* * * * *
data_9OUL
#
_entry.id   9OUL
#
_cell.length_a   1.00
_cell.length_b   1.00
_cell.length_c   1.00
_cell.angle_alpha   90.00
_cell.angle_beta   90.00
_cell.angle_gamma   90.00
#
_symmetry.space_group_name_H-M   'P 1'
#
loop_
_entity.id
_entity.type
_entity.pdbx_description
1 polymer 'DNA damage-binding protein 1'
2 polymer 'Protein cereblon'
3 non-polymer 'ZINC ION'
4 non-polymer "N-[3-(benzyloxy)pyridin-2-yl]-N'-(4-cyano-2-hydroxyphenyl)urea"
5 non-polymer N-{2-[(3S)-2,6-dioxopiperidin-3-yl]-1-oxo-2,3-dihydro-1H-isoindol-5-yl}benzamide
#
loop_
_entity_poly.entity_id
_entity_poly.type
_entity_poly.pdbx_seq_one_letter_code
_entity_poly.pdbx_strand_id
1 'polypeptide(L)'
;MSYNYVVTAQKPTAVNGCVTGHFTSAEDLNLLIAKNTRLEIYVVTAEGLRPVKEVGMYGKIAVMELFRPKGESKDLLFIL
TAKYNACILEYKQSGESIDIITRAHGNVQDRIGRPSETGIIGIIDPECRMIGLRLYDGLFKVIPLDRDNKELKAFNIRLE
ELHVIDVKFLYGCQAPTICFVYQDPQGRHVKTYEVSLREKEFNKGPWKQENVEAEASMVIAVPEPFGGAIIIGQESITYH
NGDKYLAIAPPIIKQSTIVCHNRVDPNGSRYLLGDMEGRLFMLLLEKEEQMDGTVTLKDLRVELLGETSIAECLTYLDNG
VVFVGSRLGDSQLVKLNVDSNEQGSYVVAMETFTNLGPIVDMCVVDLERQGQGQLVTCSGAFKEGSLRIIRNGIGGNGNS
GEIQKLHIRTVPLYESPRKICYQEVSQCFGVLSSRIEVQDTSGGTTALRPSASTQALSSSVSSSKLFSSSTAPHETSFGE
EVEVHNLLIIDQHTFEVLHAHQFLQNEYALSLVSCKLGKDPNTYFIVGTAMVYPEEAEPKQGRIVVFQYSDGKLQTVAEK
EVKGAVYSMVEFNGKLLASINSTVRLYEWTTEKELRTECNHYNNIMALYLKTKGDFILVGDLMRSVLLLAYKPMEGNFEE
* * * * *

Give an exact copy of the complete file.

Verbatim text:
data_9OUL
#
_entry.id   9OUL
#
_cell.length_a   1.00
_cell.length_b   1.00
_cell.length_c   1.00
_cell.angle_alpha   90.00
_cell.angle_beta   90.00
_cell.angle_gamma   90.00
#
_symmetry.space_group_name_H-M   'P 1'
#
loop_
_entity.id
_entity.type
_entity.pdbx_description
1 polymer 'DNA damage-binding protein 1'
2 polymer 'Protein cereblon'
3 non-polymer 'ZINC ION'
4 non-polymer "N-[3-(benzyloxy)pyridin-2-yl]-N'-(4-cyano-2-hydroxyphenyl)urea"
5 non-polymer N-{2-[(3S)-2,6-dioxopiperidin-3-yl]-1-oxo-2,3-dihydro-1H-isoindol-5-yl}benzamide
#
loop_
_entity_poly.entity_id
_entity_poly.type
_entity_poly.pdbx_seq_one_letter_code
_entity_poly.pdbx_strand_id
1 'polypeptide(L)'
;MSYNYVVTAQKPTAVNGCVTGHFTSAEDLNLLIAKNTRLEIYVVTAEGLRPVKEVGMYGKIAVMELFRPKGESKDLLFIL
TAKYNACILEYKQSGESIDIITRAHGNVQDRIGRPSETGIIGIIDPECRMIGLRLYDGLFKVIPLDRDNKELKAFNIRLE
ELHVIDVKFLYGCQAPTICFVYQDPQGRHVKTYEVSLREKEFNKGPWKQENVEAEASMVIAVPEPFGGAIIIGQESITYH
NGDKYLAIAPPIIKQSTIVCHNRVDPNGSRYLLGDMEGRLFMLLLEKEEQMDGTVTLKDLRVELLGETSIAECLTYLDNG
VVFVGSRLGDSQLVKLNVDSNEQGSYVVAMETFTNLGPIVDMCVVDLERQGQGQLVTCSGAFKEGSLRIIRNGIGGNGNS
GEIQKLHIRTVPLYESPRKICYQEVSQCFGVLSSRIEVQDTSGGTTALRPSASTQALSSSVSSSKLFSSSTAPHETSFGE
EVEVHNLLIIDQHTFEVLHAHQFLQNEYALSLVSCKLGKDPNTYFIVGTAMVYPEEAEPKQGRIVVFQYSDGKLQTVAEK
EVKGAVYSMVEFNGKLLASINSTVRLYEWTTEKELRTECNHYNNIMALYLKTKGDFILVGDLMRSVLLLAYKPMEGNFEE